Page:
A Woman’s Spirit

The dichotomy of a woman’s spirit:
In me, there is contradiction lurking—

Behind the boxes marked FORMER SELVES,
The elusive someday, Someday I will..

A shy and abject vulnerability, my internal discord,
Obscured by apprehension manufactured in excess

This day, yesterday, and tomorrows too,
Pile up in disarray, collecting weight,
SOMEDAY slips between the past and the
Box marked ALMOST.

In me, there is indomitable spirit, a gritty
Resolve unparalleled, a near perfect fearlessness—

Visible in my stride, the SWINGING OF MY HIPS,
The authentic life, Everyday I do..

My shy and abject vulnerability, my internal discord,
Obliterated without thought, effortlessly through action

Reckless abandonment of convention
Creative invention, defining moments
SPENT frivolously in passionate pursuits
Valiantly with no room for doubt, NEVER

In me, there is naïve bravery and sincere humility
Rattling about, wisps of consciousness vital for flight—

Determination and desire, THRIVING, EVEN IN DOUBT,
CONTRIDICTIONS, my pieces unite
To live this authentic life, Every time without fail

My shy and abject vulnerability, my internal discord,
I lay down with respect, to fulfill passionate pursuits

The conflicted halves of the whole
In accord, weld a bond
Between the shadows and beams of light
Uniting the dichotomy of a woman’s spirit


A WOMAN, a man would say, is a puzzle. She confounds. She’s nonsensical. In the silence of her own heart, she’d agree. Rarely does she admit she’s bewildering, even to herself, she battles her contradictions.

A WOMAN knows her pieces make up the whole. Each piece is necessary for her dreams to take flight, each in service to the purpose.

Doubt pushes her to try harder. Innocence and bravery drive her to pursue relentlessly what she catches sight of in a cloud of déjà vu. Humility and vulnerability stand her still.

She sprints, she stutters, and she questions her determination and courage, now obscured by doubt. On the brink of unraveling her hope lost, her aspirations unfold, piece by piece, until they bloom in the afternoon light.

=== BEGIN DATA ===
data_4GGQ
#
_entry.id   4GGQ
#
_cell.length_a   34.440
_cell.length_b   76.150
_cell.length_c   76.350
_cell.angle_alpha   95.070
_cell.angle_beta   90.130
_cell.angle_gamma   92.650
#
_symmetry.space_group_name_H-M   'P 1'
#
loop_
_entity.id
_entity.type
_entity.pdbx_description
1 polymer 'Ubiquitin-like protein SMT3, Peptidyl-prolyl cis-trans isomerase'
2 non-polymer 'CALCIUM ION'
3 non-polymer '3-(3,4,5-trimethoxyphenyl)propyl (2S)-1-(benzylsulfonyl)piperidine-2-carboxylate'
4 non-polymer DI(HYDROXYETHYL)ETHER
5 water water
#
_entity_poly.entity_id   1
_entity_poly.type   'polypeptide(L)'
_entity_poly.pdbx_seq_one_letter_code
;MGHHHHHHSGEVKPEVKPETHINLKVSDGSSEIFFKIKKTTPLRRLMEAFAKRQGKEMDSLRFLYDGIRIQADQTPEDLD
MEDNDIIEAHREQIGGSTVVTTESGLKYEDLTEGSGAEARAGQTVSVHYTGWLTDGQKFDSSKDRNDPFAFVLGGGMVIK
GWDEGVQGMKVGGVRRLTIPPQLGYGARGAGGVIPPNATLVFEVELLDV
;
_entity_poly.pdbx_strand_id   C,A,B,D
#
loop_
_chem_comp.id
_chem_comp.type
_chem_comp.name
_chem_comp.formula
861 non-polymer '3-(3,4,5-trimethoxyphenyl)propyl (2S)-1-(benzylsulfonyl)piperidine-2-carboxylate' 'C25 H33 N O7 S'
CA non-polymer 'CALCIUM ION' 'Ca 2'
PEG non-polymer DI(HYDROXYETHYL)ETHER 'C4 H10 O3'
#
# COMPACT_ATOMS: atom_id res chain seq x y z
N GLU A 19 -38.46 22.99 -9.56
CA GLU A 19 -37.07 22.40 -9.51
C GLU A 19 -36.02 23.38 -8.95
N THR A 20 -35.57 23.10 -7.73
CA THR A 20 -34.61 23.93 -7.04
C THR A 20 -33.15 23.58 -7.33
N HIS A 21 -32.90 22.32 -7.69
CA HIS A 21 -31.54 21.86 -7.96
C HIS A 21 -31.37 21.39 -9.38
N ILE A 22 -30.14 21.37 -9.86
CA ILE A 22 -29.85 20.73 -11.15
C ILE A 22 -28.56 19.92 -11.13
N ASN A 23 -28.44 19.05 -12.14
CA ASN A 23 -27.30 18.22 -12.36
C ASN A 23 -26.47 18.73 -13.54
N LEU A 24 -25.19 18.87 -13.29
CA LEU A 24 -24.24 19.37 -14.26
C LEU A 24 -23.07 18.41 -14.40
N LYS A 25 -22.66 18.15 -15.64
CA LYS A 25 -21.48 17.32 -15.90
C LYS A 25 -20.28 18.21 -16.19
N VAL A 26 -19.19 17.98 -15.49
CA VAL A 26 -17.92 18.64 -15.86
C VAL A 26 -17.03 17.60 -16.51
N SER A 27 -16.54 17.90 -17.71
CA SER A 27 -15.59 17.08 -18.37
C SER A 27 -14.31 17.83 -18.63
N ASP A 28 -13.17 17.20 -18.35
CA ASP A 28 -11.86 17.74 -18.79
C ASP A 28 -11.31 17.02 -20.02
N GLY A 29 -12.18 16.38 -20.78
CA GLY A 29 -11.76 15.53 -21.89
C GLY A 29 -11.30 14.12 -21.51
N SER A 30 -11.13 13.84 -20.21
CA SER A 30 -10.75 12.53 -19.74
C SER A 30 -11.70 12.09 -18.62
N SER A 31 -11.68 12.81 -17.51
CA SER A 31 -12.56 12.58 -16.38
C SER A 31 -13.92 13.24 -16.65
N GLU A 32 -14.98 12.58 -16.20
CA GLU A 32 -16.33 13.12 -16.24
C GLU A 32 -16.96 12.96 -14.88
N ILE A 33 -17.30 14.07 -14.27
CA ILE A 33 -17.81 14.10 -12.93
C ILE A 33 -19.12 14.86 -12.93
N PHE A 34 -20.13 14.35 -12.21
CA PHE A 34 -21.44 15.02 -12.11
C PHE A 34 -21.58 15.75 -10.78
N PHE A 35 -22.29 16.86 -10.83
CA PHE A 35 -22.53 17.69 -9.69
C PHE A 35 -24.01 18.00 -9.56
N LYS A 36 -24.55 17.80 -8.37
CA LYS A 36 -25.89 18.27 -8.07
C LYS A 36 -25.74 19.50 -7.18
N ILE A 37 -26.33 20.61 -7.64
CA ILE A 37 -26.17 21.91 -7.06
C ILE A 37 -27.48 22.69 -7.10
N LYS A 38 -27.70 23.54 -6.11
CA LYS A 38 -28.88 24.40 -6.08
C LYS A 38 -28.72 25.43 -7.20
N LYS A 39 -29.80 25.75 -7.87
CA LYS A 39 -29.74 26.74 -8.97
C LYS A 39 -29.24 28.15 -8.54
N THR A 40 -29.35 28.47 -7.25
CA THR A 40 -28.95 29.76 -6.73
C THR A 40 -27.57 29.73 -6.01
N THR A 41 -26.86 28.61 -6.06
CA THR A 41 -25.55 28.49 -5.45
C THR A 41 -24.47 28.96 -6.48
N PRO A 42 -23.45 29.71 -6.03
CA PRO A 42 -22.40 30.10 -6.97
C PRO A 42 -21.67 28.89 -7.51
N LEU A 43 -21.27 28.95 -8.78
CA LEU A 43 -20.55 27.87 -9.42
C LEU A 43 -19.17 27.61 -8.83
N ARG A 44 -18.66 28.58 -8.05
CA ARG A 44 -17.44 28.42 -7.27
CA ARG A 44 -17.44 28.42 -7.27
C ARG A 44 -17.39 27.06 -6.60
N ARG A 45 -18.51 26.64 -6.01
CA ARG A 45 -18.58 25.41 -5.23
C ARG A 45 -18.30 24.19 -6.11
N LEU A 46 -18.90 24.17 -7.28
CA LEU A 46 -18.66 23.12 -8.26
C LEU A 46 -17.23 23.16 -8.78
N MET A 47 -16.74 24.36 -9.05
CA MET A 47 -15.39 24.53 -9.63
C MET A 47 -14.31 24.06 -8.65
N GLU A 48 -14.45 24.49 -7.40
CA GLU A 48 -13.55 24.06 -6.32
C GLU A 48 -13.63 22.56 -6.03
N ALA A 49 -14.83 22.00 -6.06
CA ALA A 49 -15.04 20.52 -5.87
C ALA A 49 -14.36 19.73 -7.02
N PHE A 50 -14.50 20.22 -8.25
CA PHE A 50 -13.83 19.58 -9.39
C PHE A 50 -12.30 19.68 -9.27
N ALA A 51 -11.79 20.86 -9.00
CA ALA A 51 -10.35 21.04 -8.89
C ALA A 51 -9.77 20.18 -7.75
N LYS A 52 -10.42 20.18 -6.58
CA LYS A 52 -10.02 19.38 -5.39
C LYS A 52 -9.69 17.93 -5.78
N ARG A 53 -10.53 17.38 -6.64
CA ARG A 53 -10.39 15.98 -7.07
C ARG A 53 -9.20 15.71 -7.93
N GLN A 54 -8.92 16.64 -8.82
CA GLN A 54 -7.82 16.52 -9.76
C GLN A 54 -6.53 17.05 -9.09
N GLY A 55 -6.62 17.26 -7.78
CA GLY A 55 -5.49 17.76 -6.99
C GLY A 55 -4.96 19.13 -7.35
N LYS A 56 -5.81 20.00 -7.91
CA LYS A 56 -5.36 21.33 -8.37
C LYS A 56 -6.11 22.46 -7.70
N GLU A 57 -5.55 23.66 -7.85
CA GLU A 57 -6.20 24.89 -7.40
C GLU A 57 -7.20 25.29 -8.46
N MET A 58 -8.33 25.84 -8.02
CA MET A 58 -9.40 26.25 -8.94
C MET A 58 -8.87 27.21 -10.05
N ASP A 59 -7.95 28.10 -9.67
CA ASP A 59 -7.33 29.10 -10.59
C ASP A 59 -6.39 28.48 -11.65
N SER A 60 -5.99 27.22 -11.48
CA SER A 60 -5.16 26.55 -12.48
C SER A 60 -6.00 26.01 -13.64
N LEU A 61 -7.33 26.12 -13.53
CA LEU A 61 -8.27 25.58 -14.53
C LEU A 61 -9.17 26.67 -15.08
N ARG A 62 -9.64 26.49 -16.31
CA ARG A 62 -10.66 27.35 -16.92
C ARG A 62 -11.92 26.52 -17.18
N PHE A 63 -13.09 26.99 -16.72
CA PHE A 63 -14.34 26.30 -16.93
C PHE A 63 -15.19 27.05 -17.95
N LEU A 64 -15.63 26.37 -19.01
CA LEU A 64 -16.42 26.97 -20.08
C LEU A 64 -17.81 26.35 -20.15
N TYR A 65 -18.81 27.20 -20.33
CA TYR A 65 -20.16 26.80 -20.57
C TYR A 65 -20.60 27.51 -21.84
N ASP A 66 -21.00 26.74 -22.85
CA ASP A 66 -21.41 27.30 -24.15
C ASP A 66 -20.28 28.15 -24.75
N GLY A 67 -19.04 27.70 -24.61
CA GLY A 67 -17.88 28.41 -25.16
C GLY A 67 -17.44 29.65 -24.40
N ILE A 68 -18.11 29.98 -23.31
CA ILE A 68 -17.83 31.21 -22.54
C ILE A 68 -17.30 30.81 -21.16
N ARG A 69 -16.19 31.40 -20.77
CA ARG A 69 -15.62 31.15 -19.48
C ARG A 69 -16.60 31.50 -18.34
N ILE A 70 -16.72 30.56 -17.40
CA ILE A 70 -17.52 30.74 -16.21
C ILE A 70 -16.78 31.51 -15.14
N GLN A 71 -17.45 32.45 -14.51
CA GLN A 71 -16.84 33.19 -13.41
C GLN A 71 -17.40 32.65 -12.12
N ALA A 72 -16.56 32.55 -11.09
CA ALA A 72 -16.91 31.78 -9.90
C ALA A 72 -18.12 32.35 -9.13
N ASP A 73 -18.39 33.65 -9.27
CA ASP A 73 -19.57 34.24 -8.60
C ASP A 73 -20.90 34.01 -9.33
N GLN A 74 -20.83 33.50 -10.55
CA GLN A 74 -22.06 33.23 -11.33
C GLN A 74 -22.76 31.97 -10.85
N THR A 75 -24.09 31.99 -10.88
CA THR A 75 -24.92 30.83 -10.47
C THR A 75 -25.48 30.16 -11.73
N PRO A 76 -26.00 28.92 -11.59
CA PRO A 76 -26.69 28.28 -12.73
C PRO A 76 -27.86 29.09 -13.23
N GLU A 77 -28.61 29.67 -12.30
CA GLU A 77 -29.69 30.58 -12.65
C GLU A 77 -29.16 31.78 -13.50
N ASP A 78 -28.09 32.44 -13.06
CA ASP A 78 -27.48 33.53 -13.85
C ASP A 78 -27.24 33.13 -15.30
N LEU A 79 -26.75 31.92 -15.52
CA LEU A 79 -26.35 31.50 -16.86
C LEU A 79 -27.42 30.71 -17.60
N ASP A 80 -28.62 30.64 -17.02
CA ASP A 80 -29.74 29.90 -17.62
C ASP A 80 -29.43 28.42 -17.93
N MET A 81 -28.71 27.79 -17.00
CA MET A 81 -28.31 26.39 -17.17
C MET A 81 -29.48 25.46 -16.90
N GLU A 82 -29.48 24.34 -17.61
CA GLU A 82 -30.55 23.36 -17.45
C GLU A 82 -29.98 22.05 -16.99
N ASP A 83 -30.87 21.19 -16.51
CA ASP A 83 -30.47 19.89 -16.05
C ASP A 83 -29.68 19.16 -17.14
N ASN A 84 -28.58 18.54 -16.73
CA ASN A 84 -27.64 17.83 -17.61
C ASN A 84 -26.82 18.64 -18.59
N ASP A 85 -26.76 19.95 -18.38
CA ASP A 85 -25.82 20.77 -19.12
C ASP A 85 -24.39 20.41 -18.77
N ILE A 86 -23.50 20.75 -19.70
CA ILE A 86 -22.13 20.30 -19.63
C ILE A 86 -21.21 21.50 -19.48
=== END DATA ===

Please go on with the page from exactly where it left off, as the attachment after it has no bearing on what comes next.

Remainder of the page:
Her quest once fraught with disappointment and false starts is now a story from the past, a lesson learned, a memory, an achievement, pieces of her authentic life she may one day document in verse, a story, or a letter for her children to find when she is dust in the wind.


How do you unite the conflicted pieces of your spirit?



I’m a writer and hoarder of one-size-fits-all panty hose. Until the hose fits over my bum, I write to provide an alternative view on writing and perfection.

39 thoughts on “A Woman’s Spirit

    • Kelly – hope your weekend is fun. You’re right we need all of our parts to do what we do. I think about how naive I was when I started writing my first story. I sat down and wrote and wrote. It never occurred to me to be scared or doubt myself that came later when I decided I need to go to school. Oh well.

  1. I think I take more of an acceptance approach. This for me is part of the mystery of womanhood, the indomitable spirit mixed with the crying child. I enjoyed this post greatly, the entire piece is brilliant.
    Elizabeth Young recently posted….Haworth ChurchMy Profile

    • Elizabeth.. we all have our own way of weaving our respective parts together. And yes, we are a mixture of extremes, scary I am sure. And thank you. I really struggled with this piece and plan to pick it up again in a couple weeks once the pain of the struggle is gone and my eyes are fresh.

    • K- Like you an your poetry, you do the same my dear. I think dabbling in poetry makes the novelist in me work harder for concise and descriptive writing. I am ready the The Long Goodbye by Raymond Chandler (not a genre I write, but is language is beautiful and is he concise). It’s a read worth the investment for my own writing, and the story is great.

    • Martha, I enjoy reading your words, they always make me ponder and revisit my own conflicted relationship with God. Thanks much for your words, they are appreciated, always.

      • Monica and Bev – I confess I read Bev’s comment over and over and again on the train home yesterday and came up with the idea to write a series about us gals..

    • Bev – I don’t know what to say, your comment left me frozen in thought. When I am writing I don’t think about things like that or that I am writing about womanhood. I generally have something in my head. In this case, it was coming to terms with my reaction to the agent process. I am fearless but also stopped dead in my tracks. The poem was me trying to weave the pieces of me back together because without all of them I am not whole. I think this is the same for most women, but I am only guessing.